Which is how I ended up having a quick look at Fulham Palace Road from the old Hammersmith Odeon to Lillie Road and back again...
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Fulham Palace Road - One of the most unmissable of signs on this stretch of road is enormous and ornate plaque for the local school and the slightly overshadowed coat of arms is that of the London County Council who presumably financed its building. There's a real sense of civic pride in the whole building - it looks impressive and has towers, weather vanes, good sized windows and all the rest. No expense spared.
There were several of these light wells along the Fulham Palace Road and also down some of the side roads. Although most of them were pretty worn down you could still see on some that they were made by Haywards Brothers. I'd guess that they were later models and they lack a bit of the charm of the more Victorian styling.
Bit of a gothic Ghost Window down Aspenlea Road. It looks as though it's part of a church but when you get above the ground floor it's actually a pretty standard run-of-the-mill house. There's a betting office behind the window now so they probably weren't too worried about matching brick colour or anything...
Greyhound Road has a few interesting bits and pieces including this nice column. What was most interesting though was the partially concealed tiles along its length.
They're pretty much obliterated by paint and cables now, but would probably have looked quite attractive when new.I couldn't resist this sign down Everington Street. Some time ago I had a collection of 'No Parking - Gates In Use 24Hrs' hand-painted signs. Although I don't think I'll necessarily want to do another full posting on the subject I still couldn't let this one slip through the net.
Sadly there weren't any badged manhole covers on the route but this extra-large sized one from Greyhound Road is tidy enough.
An unusual column pediment from Greyhound Road - not so much for the bloke with whiskers but because it has a date incised on it, in this case 1880. I don't think I've seen one dated quite like this before...
One of several building date plaques on the Fulham Palace Road. Quite a nice one too a a fair bit classier than the building it's stuck on.
No intricate shop front mosaics or colourful displays between shop-fronts so if you're looking for interesting tile-work this is about as good as it seems to get. More gentleman's club than Art & Crafts it's better than a bit of pebbledash and a coat of paint!
Keir Hardie House, Fulham Palace Road: This part of London was staunchly working class for the first half of the 20th century so it's no surprise to find a block of flats named after the founder of the Labour Party.
Down the side is an interesting coat of arms which is documented on the Civic Heraldry site as being as being that of Fulham Metropolitan Borough. This wasn't granted until 1927 and Keir Hardie died in 1915 so they didn't rush into the naming of the block. The explanation of the coat of arms is quite interesting though
The wavy blue lines on the white ground of the shield are emblematical of the River Thames, which forms the most important geographical feature of the district, and bounds the borough for a little more than half its area. The crossed swords through a golden mitre on a red saltire are taken from the arms of the See of London, whose Bishops represented by the mitre have held the Manor of Fulham since the end of the seventh century.The entrance to Brandenburgh House, Fulham Palace Road was lined with these superb Art Deco tiles. I assume they are original but no doubt someone will tell me that they come from a special craft range at B& Q or something. Either way they're very eye-catching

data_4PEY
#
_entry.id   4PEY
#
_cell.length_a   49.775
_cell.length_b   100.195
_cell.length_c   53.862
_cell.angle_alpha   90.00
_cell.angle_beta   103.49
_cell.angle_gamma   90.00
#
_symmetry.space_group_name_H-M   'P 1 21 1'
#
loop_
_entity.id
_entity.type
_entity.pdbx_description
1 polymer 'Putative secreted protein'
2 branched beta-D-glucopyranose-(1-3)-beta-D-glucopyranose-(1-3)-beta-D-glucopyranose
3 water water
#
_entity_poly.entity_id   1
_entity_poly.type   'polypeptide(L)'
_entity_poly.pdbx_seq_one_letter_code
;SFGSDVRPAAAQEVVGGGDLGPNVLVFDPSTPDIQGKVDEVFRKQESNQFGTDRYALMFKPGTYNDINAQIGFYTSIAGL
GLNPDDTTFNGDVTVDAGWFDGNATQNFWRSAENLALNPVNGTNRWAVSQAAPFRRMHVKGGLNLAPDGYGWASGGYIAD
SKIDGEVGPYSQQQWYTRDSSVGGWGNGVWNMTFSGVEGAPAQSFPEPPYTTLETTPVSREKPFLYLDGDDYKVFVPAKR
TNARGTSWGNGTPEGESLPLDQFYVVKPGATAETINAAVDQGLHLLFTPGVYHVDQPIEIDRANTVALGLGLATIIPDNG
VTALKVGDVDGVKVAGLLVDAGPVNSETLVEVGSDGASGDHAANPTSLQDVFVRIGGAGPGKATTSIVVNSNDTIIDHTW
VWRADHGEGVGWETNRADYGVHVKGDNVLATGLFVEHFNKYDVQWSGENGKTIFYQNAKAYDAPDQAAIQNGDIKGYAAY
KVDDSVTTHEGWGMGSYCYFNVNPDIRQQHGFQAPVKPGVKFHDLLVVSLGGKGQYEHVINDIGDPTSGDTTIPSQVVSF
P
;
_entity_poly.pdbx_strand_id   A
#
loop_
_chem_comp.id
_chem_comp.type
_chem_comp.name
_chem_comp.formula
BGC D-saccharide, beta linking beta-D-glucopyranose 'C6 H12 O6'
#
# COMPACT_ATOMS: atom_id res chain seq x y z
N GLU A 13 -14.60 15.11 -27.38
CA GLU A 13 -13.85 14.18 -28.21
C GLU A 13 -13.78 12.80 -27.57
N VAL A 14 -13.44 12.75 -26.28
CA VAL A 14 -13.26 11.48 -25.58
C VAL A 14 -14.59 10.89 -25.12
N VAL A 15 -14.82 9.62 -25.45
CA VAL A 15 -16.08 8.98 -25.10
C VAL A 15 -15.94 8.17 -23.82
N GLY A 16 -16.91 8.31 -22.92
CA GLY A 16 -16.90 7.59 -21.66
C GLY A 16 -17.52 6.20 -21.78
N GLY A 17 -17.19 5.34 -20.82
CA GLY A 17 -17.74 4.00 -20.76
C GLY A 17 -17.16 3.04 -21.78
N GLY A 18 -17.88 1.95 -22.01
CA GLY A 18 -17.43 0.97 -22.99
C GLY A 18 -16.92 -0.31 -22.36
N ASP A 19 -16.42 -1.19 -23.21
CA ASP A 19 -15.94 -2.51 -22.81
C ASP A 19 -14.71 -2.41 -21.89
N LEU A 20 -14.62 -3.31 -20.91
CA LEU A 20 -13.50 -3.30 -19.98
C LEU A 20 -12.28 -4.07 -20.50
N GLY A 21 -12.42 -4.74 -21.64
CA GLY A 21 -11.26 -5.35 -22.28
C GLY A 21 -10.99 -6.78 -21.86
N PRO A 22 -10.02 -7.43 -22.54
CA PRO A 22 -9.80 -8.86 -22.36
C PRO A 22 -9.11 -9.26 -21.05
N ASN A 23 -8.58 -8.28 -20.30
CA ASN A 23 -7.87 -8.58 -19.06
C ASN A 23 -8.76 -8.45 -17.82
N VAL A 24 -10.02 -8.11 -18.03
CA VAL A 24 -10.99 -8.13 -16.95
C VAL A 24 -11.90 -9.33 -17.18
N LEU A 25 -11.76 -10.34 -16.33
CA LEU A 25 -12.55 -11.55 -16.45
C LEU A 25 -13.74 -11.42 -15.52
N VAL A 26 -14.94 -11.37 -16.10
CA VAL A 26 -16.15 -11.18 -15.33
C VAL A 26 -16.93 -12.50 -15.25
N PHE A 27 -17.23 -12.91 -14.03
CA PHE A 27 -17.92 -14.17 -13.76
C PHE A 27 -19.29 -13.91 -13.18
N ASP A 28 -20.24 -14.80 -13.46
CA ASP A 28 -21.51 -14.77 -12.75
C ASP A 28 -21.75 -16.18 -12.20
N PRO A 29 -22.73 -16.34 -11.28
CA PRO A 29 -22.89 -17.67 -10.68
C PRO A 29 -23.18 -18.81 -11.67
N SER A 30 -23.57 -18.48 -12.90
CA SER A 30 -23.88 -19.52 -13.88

The ancient black ship with a white sail bearing a red and a white rose at the centre, refers to the visit of the Danes to Fulham in the year 879. It accentuates the ecclesiastical character of Fulham whose Manor, which included also the parish of Hammersmith, belonged to the Bishops.
The corner of Distillery Lane has what looks like an interesting façade but close up turns out to be mostly pebble-dashing. The very top is quite interesting though...
...and I wonder how many people living there realise that it's actually called Sussex House? It looks as though it was built in 1908, has another of those blokes with facial hair and has the mysterious initials "WM"Up near the old Hammersmith Odeon two estates face each other across the street. The Peabody and Guinness Trusts are those sort of estates that seem to pop up wherever you live.
Both were the result of philanthropic individuals but Peabody is the senior and larger of the two, being founded by American banker George Peabody in 1862 and having over 20,000 homes on their books. The Guinness Trust had to wait until 1890 to come into being, again as the result of of one man, Edward Guinness. The Guinness Trust operated in both London and Dublin, although the Dublin connection has since ceased. On the battle of the façades it's a bit of a non-contest though. The Guinness has the edge in design, ambience, architecture and elegance although I've no doubt the Peabody flats would more than hold their own internally
Again this is only a short stroll but there's not so many shop related items, such as mosaics, coalholes or ghost signs but the big themes seem to be the early need for social housing in the area, as well the links with labour and schooling. And short stroll it might have been but it set me up nicely for dinner as well...